Confederate Statues Come Down Around U.S., But Not Everywhere

Jeff Greenberg, Universal Images Group via Getty

A statue of a Confederate Soldier on Washington Street in Lewisburg, W.Va.

About 60 Confederate monuments have come down across the U.S. amid a national reckoning on race — but nearly half as many localities that considered removing their statues have decided to keep them.

Since George Floyd’s death in May that sparked nationwide protests against police brutality and racial injustice, there have been votes or decisions to protect 28 monuments, according to an NPR count.

These monuments — from Tallahassee, Fla., to Stone Mountain, Ga., to Cochise County, Ariz. — are among the nearly 700 Confederate memorials that remain on public land, according to the Southern Poverty Law Center.

How a community goes about deciding what to do with its Confederate statue can be arduous, says Leonard Moore, a historian who lectures about race, civil rights and monuments at the University of Texas at Austin.

While he doesn’t believe these Civil War monuments belong on public property, he says those difficult conversations about race and history are a sign of progress.

“I love that we can engage around these things across racial lines,” says Moore, vice president for diversity and community engagement at the university, which has had its own battle over Confederate statues on campus.

“I just really like that sometimes [with] the nonpolitical correctness, people will tell you what’s on their mind. … Now you can have an honest dialogue and honest debate back-and-forth.”

NPR recently visited Marshall, Texas, and Shreveport, La. — neighboring cities that fiercely debated their Confederate monuments and had two different outcomes.

Back in July, it seemed like officials in Marshall — tucked in the piney woods of northeast Texas were on the verge of moving their marble statue of a rebel soldier. The curly-haired infantryman gripping a muzzleloader rifle has stood beside the courthouse for 114 years.

Even Bill Elliott with the Sons of Confederate Veterans, which defends the monuments as important parts of history, was pessimistic.

“We ain’t won anywhere. I’ll be honest with you,” Elliott said earlier in the summer. “If it’s got to be moved, we’re for working with everybody. We just want it to go somewhere that’s gonna be safe.”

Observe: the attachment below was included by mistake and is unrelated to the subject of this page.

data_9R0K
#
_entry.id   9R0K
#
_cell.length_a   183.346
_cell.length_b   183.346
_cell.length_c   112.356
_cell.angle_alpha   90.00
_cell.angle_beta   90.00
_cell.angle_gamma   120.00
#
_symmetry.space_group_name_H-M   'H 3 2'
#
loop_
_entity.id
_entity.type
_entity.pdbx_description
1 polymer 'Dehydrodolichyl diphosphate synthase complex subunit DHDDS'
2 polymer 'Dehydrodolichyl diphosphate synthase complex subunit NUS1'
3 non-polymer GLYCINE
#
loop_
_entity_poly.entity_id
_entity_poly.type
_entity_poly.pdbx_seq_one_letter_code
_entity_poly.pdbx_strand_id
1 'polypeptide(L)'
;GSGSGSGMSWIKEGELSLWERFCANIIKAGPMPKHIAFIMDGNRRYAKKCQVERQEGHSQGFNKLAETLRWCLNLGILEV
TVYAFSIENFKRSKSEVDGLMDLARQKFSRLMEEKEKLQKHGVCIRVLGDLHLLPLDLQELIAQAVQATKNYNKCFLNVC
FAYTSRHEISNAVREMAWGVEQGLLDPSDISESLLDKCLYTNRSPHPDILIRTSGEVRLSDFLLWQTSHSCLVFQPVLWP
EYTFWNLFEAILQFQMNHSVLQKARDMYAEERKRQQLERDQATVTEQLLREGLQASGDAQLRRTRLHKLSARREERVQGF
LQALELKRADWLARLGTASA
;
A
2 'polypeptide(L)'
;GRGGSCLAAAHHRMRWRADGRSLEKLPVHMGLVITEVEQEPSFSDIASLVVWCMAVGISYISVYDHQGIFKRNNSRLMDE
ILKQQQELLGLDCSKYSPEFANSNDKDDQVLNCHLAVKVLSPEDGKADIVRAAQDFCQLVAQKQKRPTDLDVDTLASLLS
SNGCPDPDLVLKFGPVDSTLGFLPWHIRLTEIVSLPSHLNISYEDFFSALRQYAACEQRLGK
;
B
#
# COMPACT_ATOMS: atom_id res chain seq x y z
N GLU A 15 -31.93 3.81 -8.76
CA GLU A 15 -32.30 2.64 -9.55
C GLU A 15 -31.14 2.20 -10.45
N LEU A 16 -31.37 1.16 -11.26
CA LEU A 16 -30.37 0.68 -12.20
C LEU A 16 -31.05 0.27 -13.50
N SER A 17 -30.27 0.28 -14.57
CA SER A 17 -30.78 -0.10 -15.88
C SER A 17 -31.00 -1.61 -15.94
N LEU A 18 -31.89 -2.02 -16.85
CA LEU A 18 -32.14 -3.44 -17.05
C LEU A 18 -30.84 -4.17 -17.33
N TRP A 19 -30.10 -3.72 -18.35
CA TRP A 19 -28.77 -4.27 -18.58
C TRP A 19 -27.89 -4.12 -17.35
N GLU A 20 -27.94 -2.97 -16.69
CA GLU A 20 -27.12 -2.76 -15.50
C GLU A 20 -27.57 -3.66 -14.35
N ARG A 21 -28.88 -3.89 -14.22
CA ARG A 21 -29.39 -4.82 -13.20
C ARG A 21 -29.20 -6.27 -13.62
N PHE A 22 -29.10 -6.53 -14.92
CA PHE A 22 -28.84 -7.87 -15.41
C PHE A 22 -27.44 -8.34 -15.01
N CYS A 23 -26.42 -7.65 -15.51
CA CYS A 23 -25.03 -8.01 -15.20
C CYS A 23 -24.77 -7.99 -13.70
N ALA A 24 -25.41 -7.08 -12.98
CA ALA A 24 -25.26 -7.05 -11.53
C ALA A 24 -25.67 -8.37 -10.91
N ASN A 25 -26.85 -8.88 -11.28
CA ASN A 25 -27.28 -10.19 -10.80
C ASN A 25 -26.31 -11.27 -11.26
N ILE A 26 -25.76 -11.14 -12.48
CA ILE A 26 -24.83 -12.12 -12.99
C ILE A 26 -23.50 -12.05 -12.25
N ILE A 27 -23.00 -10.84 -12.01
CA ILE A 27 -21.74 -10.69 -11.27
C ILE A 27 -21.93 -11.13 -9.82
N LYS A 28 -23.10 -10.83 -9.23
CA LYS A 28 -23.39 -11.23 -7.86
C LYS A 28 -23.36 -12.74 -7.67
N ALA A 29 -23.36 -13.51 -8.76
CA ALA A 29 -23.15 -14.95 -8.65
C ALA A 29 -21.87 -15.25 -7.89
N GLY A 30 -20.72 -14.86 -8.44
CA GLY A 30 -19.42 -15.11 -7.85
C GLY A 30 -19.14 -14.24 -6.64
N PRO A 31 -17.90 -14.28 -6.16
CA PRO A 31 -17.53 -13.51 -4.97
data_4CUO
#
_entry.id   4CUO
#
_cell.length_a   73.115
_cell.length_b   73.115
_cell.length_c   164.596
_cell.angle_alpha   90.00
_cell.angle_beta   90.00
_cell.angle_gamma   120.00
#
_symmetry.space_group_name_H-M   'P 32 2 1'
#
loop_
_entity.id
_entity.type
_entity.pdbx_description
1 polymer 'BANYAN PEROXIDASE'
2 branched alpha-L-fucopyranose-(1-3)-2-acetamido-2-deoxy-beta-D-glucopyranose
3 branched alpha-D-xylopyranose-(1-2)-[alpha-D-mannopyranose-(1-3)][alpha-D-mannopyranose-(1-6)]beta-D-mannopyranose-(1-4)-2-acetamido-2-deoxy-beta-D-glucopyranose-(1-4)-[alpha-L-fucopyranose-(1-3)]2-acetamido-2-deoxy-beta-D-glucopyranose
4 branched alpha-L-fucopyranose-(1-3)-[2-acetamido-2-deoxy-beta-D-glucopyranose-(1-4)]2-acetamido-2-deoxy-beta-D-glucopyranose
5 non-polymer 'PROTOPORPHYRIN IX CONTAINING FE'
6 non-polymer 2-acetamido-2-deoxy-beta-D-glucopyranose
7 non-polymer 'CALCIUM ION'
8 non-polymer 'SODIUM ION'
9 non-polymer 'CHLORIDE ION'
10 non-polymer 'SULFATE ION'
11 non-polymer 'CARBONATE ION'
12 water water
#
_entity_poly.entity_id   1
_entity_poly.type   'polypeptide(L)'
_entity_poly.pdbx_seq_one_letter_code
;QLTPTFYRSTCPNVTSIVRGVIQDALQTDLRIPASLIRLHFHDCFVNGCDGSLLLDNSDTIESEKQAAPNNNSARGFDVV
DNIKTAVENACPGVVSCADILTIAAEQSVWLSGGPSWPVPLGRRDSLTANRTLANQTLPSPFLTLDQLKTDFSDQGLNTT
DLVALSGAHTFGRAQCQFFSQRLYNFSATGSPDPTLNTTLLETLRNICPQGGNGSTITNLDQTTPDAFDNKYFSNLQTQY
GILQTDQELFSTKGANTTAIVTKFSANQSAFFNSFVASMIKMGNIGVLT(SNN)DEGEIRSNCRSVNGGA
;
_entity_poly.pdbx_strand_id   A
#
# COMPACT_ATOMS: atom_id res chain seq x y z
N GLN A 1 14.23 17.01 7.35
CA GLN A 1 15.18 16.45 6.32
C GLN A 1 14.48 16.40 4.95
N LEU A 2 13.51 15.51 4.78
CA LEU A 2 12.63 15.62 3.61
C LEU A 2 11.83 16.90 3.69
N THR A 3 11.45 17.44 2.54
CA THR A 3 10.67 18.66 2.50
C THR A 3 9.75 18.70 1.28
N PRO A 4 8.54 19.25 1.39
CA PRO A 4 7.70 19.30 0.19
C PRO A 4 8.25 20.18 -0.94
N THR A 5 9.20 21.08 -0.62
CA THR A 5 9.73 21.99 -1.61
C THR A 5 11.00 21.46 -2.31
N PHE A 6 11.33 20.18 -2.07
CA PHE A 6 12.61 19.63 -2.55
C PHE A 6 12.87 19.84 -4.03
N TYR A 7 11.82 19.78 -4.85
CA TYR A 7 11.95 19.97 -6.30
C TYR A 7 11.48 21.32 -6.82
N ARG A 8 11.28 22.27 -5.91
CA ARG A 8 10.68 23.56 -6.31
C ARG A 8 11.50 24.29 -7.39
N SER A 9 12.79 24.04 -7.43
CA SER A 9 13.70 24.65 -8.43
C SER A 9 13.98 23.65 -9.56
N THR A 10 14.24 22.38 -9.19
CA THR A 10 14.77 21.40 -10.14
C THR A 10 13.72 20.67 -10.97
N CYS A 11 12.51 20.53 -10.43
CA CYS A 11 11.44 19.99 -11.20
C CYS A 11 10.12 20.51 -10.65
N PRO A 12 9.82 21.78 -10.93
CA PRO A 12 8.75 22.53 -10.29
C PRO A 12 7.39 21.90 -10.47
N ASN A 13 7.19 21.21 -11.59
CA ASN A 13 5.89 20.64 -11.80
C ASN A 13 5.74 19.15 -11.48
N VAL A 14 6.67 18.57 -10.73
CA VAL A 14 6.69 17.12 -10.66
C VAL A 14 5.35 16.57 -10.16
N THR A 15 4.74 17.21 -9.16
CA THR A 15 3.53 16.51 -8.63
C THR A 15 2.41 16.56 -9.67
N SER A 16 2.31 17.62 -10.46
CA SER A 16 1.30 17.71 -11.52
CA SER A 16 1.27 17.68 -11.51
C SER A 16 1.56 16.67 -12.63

But Marshall’s experience shows that Confederate statues are not so easy to topple.

In the city that was a stronghold of the Confederacy west of the Mississippi, people voiced their opinions for and against the statue for months. In mid-August, a proposal finally went before the Harrison County Commissioner’s Court.

County Judge Chad Sims read the motion “to relocate the [Confederate] soldier statue currently located on the east side of the Harrison County historic courthouse grounds to another acceptable and secure location.”

Then Zephaniah Timmins, the lone Black and Democratic commissioner, made his case: “I believe that history does not need to be destroyed, and I also don’t want the constant reminder of the suffering that my ancestors endured by the Confederacy.”

But when the county judge brought the motion to a vote, no commissioner would second it. Timmins quickly withdrew the motion before Sims could bring down his gavel, saving it for another day.

“I guess it should turn me to anger,” Timmins said in an interview after the vote, “but it just makes me want to work harder and do what I need to do for my community.”

The leader of the months-long effort to remove the statue, a fiery fifth-grade teacher named Demetria McFarland, was furious.

“I was disappointed, but I wasn’t surprised at the fact that the statue is still standing in this good ol’ boy city of Marshall, Texas,” she said. “So, it’s like they’re telling us that they don’t care about how we feel.”

All four white officials on the commissioner’s court declined to speak to NPR on why they chose to leave the statue standing.

“There are strong feelings on both sides,” Sims said in an email. “I’d like to stay neutral and not be part of any discord.”